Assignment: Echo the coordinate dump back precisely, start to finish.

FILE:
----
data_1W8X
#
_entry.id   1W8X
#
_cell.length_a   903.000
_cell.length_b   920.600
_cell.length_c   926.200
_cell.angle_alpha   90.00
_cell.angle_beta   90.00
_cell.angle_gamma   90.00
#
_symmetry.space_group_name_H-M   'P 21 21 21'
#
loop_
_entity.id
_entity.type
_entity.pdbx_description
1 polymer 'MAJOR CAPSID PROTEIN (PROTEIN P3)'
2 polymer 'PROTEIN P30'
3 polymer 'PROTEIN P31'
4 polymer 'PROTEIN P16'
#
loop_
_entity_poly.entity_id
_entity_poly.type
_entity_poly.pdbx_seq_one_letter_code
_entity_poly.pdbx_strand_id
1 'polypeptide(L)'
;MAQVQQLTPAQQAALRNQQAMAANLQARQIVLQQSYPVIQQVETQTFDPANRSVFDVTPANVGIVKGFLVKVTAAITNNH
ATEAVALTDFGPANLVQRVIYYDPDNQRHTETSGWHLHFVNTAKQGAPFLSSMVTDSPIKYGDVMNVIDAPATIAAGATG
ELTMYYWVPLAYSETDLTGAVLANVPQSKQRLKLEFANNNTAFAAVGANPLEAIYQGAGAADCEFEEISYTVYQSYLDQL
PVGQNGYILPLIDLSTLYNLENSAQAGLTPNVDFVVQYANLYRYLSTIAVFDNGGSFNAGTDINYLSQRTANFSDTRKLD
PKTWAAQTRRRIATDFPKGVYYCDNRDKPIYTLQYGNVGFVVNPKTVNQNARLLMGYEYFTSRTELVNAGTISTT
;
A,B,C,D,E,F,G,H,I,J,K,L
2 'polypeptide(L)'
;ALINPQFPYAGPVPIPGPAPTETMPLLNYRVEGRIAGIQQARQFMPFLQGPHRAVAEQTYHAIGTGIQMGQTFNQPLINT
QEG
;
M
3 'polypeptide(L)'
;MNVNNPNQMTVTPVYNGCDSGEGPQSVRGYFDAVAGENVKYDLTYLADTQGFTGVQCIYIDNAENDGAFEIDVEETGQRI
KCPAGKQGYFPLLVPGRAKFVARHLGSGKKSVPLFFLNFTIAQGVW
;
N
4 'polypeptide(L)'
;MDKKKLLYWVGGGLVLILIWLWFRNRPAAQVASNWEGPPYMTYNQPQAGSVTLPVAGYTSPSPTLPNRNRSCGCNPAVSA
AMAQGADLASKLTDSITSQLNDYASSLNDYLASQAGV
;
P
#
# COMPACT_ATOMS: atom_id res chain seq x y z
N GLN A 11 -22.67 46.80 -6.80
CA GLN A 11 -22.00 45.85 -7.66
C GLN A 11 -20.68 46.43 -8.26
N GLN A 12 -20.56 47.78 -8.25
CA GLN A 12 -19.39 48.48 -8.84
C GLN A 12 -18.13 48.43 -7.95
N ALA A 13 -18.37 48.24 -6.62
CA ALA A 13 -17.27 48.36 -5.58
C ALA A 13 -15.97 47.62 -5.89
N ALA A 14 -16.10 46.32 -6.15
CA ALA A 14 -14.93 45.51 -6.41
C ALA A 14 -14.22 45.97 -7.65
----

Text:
data_1W8X
#
_entry.id   1W8X
#
_cell.length_a   903.000
_cell.length_b   920.600
_cell.length_c   926.200
_cell.angle_alpha   90.00
_cell.angle_beta   90.00
_cell.angle_gamma   90.00
#
_symmetry.space_group_name_H-M   'P 21 21 21'
#
loop_
_entity.id
_entity.type
_entity.pdbx_description
1 polymer 'MAJOR CAPSID PROTEIN (PROTEIN P3)'
2 polymer 'PROTEIN P30'
3 polymer 'PROTEIN P31'
4 polymer 'PROTEIN P16'
#
loop_
_entity_poly.entity_id
_entity_poly.type
_entity_poly.pdbx_seq_one_letter_code
_entity_poly.pdbx_strand_id
1 'polypeptide(L)'
;MAQVQQLTPAQQAALRNQQAMAANLQARQIVLQQSYPVIQQVETQTFDPANRSVFDVTPANVGIVKGFLVKVTAAITNNH
ATEAVALTDFGPANLVQRVIYYDPDNQRHTETSGWHLHFVNTAKQGAPFLSSMVTDSPIKYGDVMNVIDAPATIAAGATG
ELTMYYWVPLAYSETDLTGAVLANVPQSKQRLKLEFANNNTAFAAVGANPLEAIYQGAGAADCEFEEISYTVYQSYLDQL
PVGQNGYILPLIDLSTLYNLENSAQAGLTPNVDFVVQYANLYRYLSTIAVFDNGGSFNAGTDINYLSQRTANFSDTRKLD
PKTWAAQTRRRIATDFPKGVYYCDNRDKPIYTLQYGNVGFVVNPKTVNQNARLLMGYEYFTSRTELVNAGTISTT
;
A,B,C,D,E,F,G,H,I,J,K,L
2 'polypeptide(L)'
;ALINPQFPYAGPVPIPGPAPTETMPLLNYRVEGRIAGIQQARQFMPFLQGPHRAVAEQTYHAIGTGIQMGQTFNQPLINT
QEG
;
M
3 'polypeptide(L)'
;MNVNNPNQMTVTPVYNGCDSGEGPQSVRGYFDAVAGENVKYDLTYLADTQGFTGVQCIYIDNAENDGAFEIDVEETGQRI
KCPAGKQGYFPLLVPGRAKFVARHLGSGKKSVPLFFLNFTIAQGVW
;
N
4 'polypeptide(L)'
;MDKKKLLYWVGGGLVLILIWLWFRNRPAAQVASNWEGPPYMTYNQPQAGSVTLPVAGYTSPSPTLPNRNRSCGCNPAVSA
AMAQGADLASKLTDSITSQLNDYASSLNDYLASQAGV
;
P
#
# COMPACT_ATOMS: atom_id res chain seq x y z
N GLN A 11 -22.67 46.80 -6.80
CA GLN A 11 -22.00 45.85 -7.66
C GLN A 11 -20.68 46.43 -8.26
N GLN A 12 -20.56 47.78 -8.25
CA GLN A 12 -19.39 48.48 -8.84
C GLN A 12 -18.13 48.43 -7.95
N ALA A 13 -18.37 48.24 -6.62
CA ALA A 13 -17.27 48.36 -5.58
C ALA A 13 -15.97 47.62 -5.89
N ALA A 14 -16.10 46.32 -6.15
CA ALA A 14 -14.93 45.51 -6.41
C ALA A 14 -14.22 45.97 -7.65